• United States

Server market shows signs of life

Dec 01, 20032 mins
Computers and PeripheralsIBMLinux

After two years of contraction the worldwide server market is growing again, according to the latest figures from IDC.

Server revenue for the third quarter grew by 2% compared with the same period a year earlier, says Mark Melenovsky, program director in IDC’s server group. Worldwide server revenue, which includes the costs of server hardware, operating systems and initial storage shipments, reached $10.8 billion, up from $10.6 billion in the year-ago quarter.

Measured by the number of units shipped, the server market grew by 19.5%, led by strong sales of servers based on processors from Intel and Advanced Micro Devices, IDC found.

“This is a good sign and, I think, a sign that spending for enterprise IT is on a growth target,” Melenovsky says. He predicts that the market will grow by 2% or 3% year-over-year next quarter, and that server sales for 2004 would increase by about 5% over 2003.

IBM retained its lead of the server market, with a 31.1% market share on revenue of $3.4 billion. HP was second, with 27.7% on $3 billion in revenue, followed by Sun and Dell, with 10.8% and 9.5% of the market, on sales of $1.17 billion and $1.03 billion, respectively.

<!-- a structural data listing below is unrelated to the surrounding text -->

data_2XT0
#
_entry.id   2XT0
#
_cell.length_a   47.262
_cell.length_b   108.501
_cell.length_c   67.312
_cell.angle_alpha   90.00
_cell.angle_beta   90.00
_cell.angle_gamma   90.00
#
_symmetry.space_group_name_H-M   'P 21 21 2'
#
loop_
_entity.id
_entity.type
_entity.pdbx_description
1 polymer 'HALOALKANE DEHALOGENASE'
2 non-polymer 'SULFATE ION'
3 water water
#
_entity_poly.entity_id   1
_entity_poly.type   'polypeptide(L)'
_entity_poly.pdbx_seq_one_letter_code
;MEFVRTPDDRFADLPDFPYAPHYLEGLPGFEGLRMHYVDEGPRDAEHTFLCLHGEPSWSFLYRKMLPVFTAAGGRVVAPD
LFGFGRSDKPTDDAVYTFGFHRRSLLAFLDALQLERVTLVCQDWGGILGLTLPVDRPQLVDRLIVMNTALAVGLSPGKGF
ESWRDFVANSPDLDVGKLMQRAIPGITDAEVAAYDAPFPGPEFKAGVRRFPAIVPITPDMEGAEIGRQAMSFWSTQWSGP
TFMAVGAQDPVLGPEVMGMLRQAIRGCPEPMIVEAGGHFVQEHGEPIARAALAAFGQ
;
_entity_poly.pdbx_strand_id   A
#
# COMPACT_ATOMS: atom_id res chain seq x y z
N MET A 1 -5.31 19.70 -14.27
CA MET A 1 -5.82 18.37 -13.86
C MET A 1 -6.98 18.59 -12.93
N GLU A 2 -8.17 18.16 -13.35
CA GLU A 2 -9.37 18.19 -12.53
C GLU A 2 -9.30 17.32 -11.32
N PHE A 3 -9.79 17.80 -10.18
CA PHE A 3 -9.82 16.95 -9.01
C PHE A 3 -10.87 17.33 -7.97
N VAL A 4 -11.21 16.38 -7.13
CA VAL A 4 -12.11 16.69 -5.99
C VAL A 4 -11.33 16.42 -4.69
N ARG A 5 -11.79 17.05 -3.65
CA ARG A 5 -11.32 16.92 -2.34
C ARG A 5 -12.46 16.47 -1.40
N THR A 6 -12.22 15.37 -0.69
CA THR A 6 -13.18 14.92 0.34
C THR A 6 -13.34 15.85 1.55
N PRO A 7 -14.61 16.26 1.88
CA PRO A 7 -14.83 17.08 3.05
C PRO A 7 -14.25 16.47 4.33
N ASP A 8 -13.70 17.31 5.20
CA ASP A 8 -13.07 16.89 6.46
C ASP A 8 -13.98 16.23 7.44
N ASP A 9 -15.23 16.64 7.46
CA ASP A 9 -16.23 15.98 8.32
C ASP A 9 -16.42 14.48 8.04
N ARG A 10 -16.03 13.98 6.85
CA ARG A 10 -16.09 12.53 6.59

IBM extended its lead over HP slightly by posting strong growth in all its server lines, he says. The company’s server revenue increased by 6.6% year-over-year. Its pSeries Unix systems did particularly well, bucking an industry trend and growing by 2% in a Unix server market that shrunk by 3.8% overall. The gains were due in part to a wide-ranging refresh of IBM’s pSeries servers, many of which were upgraded to Power4+ processors this year.

Sun was hardest hit by the decline in Unix spending. Its market share dropped by 9.3% from the same quarter in 2002. Strong growth in the Linux market, which grew by 50%, took its toll on Sun. Linux systems sold particularly well in high-performance computing clusters as well as the Web infrastructure market, and did not appear to be affected by The SCO Group’s claims of intellectual property violations in the Linux operating system, he says.

Windows server sales also grew at a respectable pace, increasing by 10% from the previous year, Melenovsky says. “There are a lot of systems that were bought in 1999 or 2000 that are . . . being replaced,” he says.

When measured by the number of units shipped, Windows remained far ahead of Linux, with 841,000 Windows servers shipped in the quarter, compared with 210,000 Linux boxes, Melenovsky says.

McMillan is a correspondent with IDG New Service’s San Francisco bureau.